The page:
The Coolest Black Kid in America,<br />
No. 1: Jahari Parrish [VIDEO]

The Coolest Black Kid in America,
No. 1: Jahari Parrish [VIDEO]

Meet one of the wickedest tweenage drummers in New Jersey! The first in our series

October 21, 2013

The Coolest Black Kid in America, No. 1: Jahari Parrish

Ten-year-old Jahari introduces himself with an unexpected cool kid swagger: “My name is Jahari Cemi Parrish, initials J.C.P.” Living in Montclair, New Jersey, Jahari is a drummer whose musical interest was born listening to his dad, Norman Parrish, beatbox. Jahari (who has an impressive beatbox himself) showed a knack for drumming when he younger. Not only was he beatboxing, his father says, “He was banging on stuff all the time. He couldn’t eat without using his knife and fork as drumsticks at the dinner table.” Jahari’s mom, Shani Saxon-Parrish, thought maybe he had a penchant for drumming.

Currently a fifth grader at the Watchung School in New Jersey, Jahari also attends the School of Rock in Montclair. Jahari explains, “It’s basically a school where a bunch of kids play different instruments like piano, drums, guitar, bass. And there are singers. You have lessons there. There’s a level called Rock 101. Then there’s the performance group, a level up.” Jahari plays in the performance group on a drum set called Tama, the same brand used by Lars Ulrich of Metallica.

“I like to play three different styles of music. I like to play rock, metal and hip-hop,” says Jahari. The drummer is arguably the most important member in any band as he keeps the music on beat. And in his audition for the School of Rock, his parents were told that their son had natural timing. Jahari’s first performance in front of an audience was exciting for him. “I wasn’t scared, I was nervous.” Preparation and parents who support and encourage him perhaps instill his fortitude. “My mom tells me to do my best when I perform, and I practice every day. My dad made that schedule,” he says.

When asked if he thinks he wants to become a professional drummer when he grows up he says, “Yes, actually.” Keeping his goal in mind, Jahari respects the focus of his daily regime. “I usually get home from school around 3:30-4ish. I wash my hands right when I get home. I get a snack. I do my homework, and then I practice my drums.” Hard work does not come without some challenge. “In the summer, I used to practice at 11 in the morning, which really wasn’t okay because I was still tired. But practicing late would wake up my babysister.”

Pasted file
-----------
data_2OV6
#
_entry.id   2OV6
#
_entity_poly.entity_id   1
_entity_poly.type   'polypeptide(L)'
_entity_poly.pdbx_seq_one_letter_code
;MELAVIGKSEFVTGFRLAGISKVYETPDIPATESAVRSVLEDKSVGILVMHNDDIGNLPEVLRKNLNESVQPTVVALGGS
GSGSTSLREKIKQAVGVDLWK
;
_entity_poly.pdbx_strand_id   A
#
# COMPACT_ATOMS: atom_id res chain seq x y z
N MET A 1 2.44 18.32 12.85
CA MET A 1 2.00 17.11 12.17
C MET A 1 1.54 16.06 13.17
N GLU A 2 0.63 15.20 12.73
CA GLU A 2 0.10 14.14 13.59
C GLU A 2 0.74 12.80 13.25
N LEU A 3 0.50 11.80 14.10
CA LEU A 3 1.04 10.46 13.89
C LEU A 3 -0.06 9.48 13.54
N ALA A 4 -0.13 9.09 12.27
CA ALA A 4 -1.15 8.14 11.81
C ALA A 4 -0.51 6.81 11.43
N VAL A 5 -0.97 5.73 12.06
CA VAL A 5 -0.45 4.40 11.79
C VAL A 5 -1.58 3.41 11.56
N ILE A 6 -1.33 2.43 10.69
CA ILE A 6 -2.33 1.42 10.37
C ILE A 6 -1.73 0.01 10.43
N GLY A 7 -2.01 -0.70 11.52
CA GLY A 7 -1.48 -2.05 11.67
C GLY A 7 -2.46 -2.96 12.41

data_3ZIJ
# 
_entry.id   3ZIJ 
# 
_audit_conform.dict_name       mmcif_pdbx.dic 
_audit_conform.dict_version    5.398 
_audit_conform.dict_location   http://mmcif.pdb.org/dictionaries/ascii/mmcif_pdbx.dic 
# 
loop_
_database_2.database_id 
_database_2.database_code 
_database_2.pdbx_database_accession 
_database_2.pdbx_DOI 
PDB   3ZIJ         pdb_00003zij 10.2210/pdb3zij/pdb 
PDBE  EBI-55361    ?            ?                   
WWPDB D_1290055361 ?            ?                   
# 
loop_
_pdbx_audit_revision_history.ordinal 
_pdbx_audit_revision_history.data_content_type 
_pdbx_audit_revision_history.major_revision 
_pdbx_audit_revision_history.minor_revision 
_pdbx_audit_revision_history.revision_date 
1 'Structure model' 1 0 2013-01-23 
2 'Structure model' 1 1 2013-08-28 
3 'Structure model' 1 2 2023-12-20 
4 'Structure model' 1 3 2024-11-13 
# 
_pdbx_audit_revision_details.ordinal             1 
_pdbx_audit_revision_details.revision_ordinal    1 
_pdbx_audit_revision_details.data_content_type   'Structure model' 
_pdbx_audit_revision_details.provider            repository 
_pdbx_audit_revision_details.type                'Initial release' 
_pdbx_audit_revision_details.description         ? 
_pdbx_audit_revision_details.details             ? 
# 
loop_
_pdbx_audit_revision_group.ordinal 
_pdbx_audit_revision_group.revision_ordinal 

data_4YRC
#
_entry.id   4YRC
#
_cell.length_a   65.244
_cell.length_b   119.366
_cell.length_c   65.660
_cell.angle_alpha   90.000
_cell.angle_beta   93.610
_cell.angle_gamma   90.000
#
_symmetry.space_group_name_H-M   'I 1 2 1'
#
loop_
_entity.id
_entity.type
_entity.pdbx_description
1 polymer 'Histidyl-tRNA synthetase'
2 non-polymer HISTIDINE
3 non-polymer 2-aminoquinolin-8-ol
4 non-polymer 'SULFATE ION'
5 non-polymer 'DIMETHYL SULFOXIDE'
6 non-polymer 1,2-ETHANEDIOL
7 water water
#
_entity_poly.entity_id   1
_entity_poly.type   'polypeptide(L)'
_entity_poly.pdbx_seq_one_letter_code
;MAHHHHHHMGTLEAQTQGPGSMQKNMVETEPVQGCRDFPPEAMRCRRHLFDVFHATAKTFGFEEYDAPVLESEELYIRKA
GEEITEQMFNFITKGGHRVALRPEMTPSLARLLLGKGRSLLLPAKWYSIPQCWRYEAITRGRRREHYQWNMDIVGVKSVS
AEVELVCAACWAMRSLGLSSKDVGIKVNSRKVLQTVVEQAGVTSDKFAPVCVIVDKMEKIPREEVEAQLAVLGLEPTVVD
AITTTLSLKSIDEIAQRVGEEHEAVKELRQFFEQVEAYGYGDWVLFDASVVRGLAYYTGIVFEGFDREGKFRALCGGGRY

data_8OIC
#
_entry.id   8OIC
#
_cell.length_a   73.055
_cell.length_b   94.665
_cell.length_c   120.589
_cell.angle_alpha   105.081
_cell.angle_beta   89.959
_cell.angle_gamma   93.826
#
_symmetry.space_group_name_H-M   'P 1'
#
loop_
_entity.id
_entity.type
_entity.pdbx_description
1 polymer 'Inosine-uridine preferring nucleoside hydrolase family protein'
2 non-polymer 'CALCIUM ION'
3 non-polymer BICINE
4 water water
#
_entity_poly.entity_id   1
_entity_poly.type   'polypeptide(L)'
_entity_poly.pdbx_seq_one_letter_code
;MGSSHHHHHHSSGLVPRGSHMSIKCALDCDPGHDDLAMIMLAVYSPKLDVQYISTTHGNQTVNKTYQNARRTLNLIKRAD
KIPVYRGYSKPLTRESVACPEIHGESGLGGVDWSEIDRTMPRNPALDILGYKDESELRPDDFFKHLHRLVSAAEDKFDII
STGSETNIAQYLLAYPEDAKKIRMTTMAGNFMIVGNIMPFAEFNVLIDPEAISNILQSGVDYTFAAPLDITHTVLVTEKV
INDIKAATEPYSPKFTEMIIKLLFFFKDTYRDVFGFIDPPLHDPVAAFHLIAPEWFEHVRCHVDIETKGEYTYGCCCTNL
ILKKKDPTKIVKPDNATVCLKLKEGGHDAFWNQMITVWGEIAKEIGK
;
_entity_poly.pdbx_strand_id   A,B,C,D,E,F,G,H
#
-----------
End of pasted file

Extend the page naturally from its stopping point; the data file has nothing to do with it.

“Talent without work ethic is just a wasted gift,” Jahari’s father states. “We didn’t push anything on to him. We listened to the cues he was giving, which is how we raise our children.” The young percussionist has three siblings: a big sister, Sasha, 15; a brother, Tahir, 8; and Layla, 2.

Admirably, this generation of kids tends to speak more about the spirit of a thing than the thing itself. When asked “what is the key to being a good drummer?,” Jahari says, “I think it’s good to make people happy about themselves, enjoy themselves and have fun. I have fun myself.” What does Jahari look forward to most? “People asking for your autograph.”

Cool List from the Coolest: Jahari Parrish

Drummer: “I like Jay Z’s performance drummer, Tony Royster Jr.”

Rapper: Big Daddy Kane

Metal Band: Lamb of God

Rock band: Foo Fighters

Singer: Michael Jackson

Book: Harry Potter and the Goblet of Fire

Movie: Despicable Me


Drum set: Tama

Joicelyn Dingle travels to find the Coolest Black Family in America exclusively for She splits her time between Savannah and Brooklyn. She is currently completing a documentary on the making of Honey magazine and the 1990s urban publishing era. Friend her on Facebook. Follow her on Twitter @editorialgenius.



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